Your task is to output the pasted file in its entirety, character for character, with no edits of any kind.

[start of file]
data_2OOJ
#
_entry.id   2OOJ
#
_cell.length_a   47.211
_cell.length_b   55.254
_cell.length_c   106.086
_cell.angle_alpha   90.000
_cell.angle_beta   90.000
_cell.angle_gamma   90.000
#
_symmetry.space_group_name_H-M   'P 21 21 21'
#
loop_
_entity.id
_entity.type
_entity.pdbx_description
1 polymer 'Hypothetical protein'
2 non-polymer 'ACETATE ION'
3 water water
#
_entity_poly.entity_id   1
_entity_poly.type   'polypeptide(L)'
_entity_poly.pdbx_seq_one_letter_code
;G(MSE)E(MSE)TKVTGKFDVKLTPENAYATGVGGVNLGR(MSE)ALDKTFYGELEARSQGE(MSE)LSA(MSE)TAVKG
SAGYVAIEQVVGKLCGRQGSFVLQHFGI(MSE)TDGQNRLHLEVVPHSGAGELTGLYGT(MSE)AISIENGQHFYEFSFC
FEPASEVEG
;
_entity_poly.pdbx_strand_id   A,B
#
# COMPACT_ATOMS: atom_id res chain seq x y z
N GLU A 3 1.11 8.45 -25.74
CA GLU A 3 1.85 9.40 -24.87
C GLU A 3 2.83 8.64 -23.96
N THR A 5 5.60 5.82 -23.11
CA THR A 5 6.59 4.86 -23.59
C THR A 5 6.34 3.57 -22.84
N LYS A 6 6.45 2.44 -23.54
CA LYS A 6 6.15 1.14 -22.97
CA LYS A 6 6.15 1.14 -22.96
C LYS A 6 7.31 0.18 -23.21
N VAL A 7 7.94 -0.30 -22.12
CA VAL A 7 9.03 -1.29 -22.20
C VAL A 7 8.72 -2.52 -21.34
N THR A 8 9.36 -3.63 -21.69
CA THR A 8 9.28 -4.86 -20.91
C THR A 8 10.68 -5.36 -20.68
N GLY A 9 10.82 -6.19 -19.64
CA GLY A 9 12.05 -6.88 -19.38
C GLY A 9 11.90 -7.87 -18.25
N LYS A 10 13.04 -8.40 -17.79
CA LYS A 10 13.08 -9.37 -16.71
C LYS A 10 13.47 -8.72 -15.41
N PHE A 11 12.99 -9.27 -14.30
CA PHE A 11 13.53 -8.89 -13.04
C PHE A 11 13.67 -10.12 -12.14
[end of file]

data_2OOJ
#
_entry.id   2OOJ
#
_cell.length_a   47.211
_cell.length_b   55.254
_cell.length_c   106.086
_cell.angle_alpha   90.000
_cell.angle_beta   90.000
_cell.angle_gamma   90.000
#
_symmetry.space_group_name_H-M   'P 21 21 21'
#
loop_
_entity.id
_entity.type
_entity.pdbx_description
1 polymer 'Hypothetical protein'
2 non-polymer 'ACETATE ION'
3 water water
#
_entity_poly.entity_id   1
_entity_poly.type   'polypeptide(L)'
_entity_poly.pdbx_seq_one_letter_code
;G(MSE)E(MSE)TKVTGKFDVKLTPENAYATGVGGVNLGR(MSE)ALDKTFYGELEARSQGE(MSE)LSA(MSE)TAVKG
SAGYVAIEQVVGKLCGRQGSFVLQHFGI(MSE)TDGQNRLHLEVVPHSGAGELTGLYGT(MSE)AISIENGQHFYEFSFC
FEPASEVEG
;
_entity_poly.pdbx_strand_id   A,B
#
# COMPACT_ATOMS: atom_id res chain seq x y z
N GLU A 3 1.11 8.45 -25.74
CA GLU A 3 1.85 9.40 -24.87
C GLU A 3 2.83 8.64 -23.96
N THR A 5 5.60 5.82 -23.11
CA THR A 5 6.59 4.86 -23.59
C THR A 5 6.34 3.57 -22.84
N LYS A 6 6.45 2.44 -23.54
CA LYS A 6 6.15 1.14 -22.97
CA LYS A 6 6.15 1.14 -22.96
C LYS A 6 7.31 0.18 -23.21
N VAL A 7 7.94 -0.30 -22.12
CA VAL A 7 9.03 -1.29 -22.20
C VAL A 7 8.72 -2.52 -21.34
N THR A 8 9.36 -3.63 -21.69
CA THR A 8 9.28 -4.86 -20.91
C THR A 8 10.68 -5.36 -20.68
N GLY A 9 10.82 -6.19 -19.64
CA GLY A 9 12.05 -6.88 -19.38
C GLY A 9 11.90 -7.87 -18.25
N LYS A 10 13.04 -8.40 -17.79
CA LYS A 10 13.08 -9.37 -16.71
C LYS A 10 13.47 -8.72 -15.41
N PHE A 11 12.99 -9.27 -14.30
CA PHE A 11 13.53 -8.89 -13.04
C PHE A 11 13.67 -10.12 -12.14